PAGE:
A report by Dan Glaun for Mass Live.
Author Junot Diaz delivered a raw, funny and bracingly uncondescending talk to a crowd of high school and college students at Springfield Technical Community College Tuesday morning,
Diaz, a winner of the Pulitzer Prize for fiction and the recipient of a MacArthur “Genius” grant, urged his audience to value art and personal authenticity, opened up about his background growing up in a poor Dominican family in New Jersey and discussed the barriers that faced him as he sought to become a writer.
“I often think about the absolute odds that were against folks like me and folks in my community to receive an education,” Diaz said. “There was absolutely no money for education, and nobody was slipping us even a hundred dollars to go buy books.”
Diaz, a creative writing professor at the Massachusetts Institute of Technology, answered a number of questions with reflections on how the intersection of emotional struggles and societal racism and sexism made his personal story so unlikely.
In between moments of levity — “I don’t know if you’ve ever done any public speaking, this shit is terrible,” he said early in the talk – Diaz held little back, describing a cultural “derangement” that makes discussions of race and class difficult in America.
“I teach at MIT, and they’re considered the brightest and best. Students will be like, there’s no sexism. And forget a conversation about racism,” Diaz said. “We still have a large group of people that are literally on the crack pipe on denial.”
The exhaustion facing students who work their way through college, compared to those who can focus on their studies due to their parents’ financial support. Self-hatred that afflicts minority students when they learn from an early age that they are not expected to succeed in school. The legacies of overt racism and housing discrimination that make a college education seem unimaginable for many.
All are challenges that black, poor and Latino students must reckon disproportionately reckon with, Diaz said.
“My mom didn’t have any idea what college was. For her, it was an abstraction more than anything — something that was good,” he said.
He survived through competitive grit, he said. He knew what it was to work – he grew up in a military family that expected kids to get jobs early and help out with the family finances. But that drive did not immediately translate into academic skills he had not been exposed to as a child, he said.
“When I got to grad school with kids who had gone to Harvard, Yale and Cornell, I felt it,” Diaz said. “There’s no way a class room is going to defeat someone who survived being poor in this country But it takes learning you might have a deficit in skills.”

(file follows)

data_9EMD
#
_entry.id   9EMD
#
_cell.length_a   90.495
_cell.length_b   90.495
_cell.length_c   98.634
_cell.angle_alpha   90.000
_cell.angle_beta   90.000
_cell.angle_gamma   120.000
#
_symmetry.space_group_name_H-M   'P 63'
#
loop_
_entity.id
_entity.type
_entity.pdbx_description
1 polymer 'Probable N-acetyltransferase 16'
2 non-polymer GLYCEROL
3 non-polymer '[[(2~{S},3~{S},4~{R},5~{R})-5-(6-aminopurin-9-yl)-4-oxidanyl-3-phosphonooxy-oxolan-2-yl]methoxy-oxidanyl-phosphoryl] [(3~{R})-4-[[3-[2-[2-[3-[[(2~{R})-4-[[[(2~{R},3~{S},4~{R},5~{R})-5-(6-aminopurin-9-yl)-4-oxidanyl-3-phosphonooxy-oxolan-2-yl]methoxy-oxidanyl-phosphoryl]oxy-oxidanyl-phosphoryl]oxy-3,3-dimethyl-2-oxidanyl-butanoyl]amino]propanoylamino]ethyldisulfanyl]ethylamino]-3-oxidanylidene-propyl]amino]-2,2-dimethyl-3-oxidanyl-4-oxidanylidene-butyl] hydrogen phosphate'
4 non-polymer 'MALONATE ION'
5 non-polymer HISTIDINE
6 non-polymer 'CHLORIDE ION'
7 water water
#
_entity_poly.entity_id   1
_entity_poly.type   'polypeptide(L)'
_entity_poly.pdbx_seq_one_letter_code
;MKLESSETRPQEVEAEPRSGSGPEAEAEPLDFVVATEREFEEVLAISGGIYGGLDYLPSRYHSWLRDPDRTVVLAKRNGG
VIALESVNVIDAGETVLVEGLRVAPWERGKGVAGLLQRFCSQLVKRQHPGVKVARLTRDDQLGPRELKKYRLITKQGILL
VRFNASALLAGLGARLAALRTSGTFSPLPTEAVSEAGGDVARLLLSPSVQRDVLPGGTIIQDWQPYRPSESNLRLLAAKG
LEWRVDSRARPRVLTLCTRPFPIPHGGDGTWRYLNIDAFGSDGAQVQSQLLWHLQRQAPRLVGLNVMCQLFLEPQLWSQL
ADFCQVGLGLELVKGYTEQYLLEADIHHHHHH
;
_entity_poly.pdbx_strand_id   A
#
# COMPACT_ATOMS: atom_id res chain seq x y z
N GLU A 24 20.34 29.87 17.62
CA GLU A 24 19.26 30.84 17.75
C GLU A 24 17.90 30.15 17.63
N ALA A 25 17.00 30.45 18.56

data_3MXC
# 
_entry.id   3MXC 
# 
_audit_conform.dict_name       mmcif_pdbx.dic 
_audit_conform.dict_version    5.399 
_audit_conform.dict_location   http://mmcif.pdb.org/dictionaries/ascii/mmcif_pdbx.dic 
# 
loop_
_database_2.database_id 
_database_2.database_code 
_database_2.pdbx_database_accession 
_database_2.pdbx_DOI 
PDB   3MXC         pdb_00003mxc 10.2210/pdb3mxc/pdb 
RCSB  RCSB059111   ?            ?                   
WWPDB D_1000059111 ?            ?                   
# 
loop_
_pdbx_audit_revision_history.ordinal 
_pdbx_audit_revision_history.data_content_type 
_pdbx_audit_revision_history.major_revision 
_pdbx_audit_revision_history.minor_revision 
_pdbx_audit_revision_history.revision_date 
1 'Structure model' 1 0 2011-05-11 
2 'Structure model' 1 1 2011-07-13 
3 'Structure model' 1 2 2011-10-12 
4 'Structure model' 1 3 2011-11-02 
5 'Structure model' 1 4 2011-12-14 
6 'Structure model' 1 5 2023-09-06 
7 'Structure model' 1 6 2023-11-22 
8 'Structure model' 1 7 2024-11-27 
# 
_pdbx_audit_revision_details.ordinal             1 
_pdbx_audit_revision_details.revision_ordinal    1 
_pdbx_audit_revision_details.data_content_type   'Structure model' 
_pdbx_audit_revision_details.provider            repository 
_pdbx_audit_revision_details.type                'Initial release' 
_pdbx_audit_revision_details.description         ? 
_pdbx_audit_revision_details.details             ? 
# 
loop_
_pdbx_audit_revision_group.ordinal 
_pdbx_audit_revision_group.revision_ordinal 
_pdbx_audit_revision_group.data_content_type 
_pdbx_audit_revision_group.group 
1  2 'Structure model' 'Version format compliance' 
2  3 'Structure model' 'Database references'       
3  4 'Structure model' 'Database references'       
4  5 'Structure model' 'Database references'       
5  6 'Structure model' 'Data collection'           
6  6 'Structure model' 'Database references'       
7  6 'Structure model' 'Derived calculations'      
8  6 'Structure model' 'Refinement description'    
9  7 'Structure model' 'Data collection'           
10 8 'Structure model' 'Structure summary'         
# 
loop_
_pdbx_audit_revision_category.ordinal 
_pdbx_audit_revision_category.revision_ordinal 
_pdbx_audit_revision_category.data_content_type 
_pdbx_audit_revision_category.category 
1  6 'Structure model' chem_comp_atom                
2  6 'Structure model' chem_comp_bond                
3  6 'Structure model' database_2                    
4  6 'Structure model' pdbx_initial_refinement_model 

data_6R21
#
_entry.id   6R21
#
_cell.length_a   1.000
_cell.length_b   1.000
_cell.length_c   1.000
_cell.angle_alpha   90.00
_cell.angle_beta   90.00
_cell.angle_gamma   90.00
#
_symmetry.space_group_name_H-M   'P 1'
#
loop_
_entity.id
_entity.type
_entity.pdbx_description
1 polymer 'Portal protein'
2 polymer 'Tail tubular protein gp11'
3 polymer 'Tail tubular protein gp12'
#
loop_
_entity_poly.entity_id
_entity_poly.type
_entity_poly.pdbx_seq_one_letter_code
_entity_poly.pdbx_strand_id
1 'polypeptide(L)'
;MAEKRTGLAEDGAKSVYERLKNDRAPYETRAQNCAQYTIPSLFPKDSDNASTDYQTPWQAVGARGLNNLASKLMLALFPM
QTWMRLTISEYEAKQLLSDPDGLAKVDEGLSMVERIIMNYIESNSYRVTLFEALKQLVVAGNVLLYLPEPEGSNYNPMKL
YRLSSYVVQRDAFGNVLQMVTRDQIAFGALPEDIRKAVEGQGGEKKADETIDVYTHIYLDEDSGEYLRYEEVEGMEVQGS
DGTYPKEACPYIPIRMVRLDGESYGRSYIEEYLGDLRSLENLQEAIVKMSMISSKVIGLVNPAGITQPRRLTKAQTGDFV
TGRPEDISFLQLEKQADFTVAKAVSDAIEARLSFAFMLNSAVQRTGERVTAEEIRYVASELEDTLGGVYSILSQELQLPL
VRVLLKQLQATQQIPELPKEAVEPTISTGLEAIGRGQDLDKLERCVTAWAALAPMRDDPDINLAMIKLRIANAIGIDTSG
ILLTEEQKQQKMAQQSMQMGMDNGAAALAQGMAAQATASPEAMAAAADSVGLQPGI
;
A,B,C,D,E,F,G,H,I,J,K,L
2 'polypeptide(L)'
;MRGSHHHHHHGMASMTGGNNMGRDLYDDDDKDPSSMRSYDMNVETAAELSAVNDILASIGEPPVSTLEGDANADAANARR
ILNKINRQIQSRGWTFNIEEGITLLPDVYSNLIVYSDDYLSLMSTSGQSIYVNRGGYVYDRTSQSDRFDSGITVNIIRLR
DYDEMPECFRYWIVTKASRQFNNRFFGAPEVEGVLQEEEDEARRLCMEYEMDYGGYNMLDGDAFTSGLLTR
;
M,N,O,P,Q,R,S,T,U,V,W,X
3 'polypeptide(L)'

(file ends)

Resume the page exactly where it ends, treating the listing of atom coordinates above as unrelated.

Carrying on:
Diaz has earned popular and critical acclaim for his fiction, which often centers on the immigrant experience, Dominican American culture and the complexities of his characters’ interpersonal relationships.
He was driven to write by both his love of books and absence in those books of people who looked like him, he said – poor, Latino, immigrant, Dominican.
“It looks like if I don’t write this, ain’t nobody going to write it,” he said. “There’ s nothing like being a perpetual ghost in your own country to create in you a desire to alter that reality.”
Diaz also said students should work to shed the fears and personal “masks” that stop them from sincerely engaging with their education, their passions and other people. Too many of his students waste energy trying to be “cute, smart or cool,” in the classroom, and too many men –himself include — wall themselves off from appearing vulnerable, he said.
“Your dream is the one you dreamed all by yourself, and that really scares you, because you’re not going to get support for it,” Diaz said.
He described art as a form of cultural transgression. And as if to prove the point, Diaz read his short story “Alma,” an elegiacally sad and sexually raw tale of infidelity that drew nervous laughter from the high schoolers in the audience who had never heard anything that explicit on a field trip.
“Art allows you to have access to your best self,” Diaz said. “What we have done as artists is we have preserved for a little bit longer what is valuable about this whole civilization, which is our humanity.”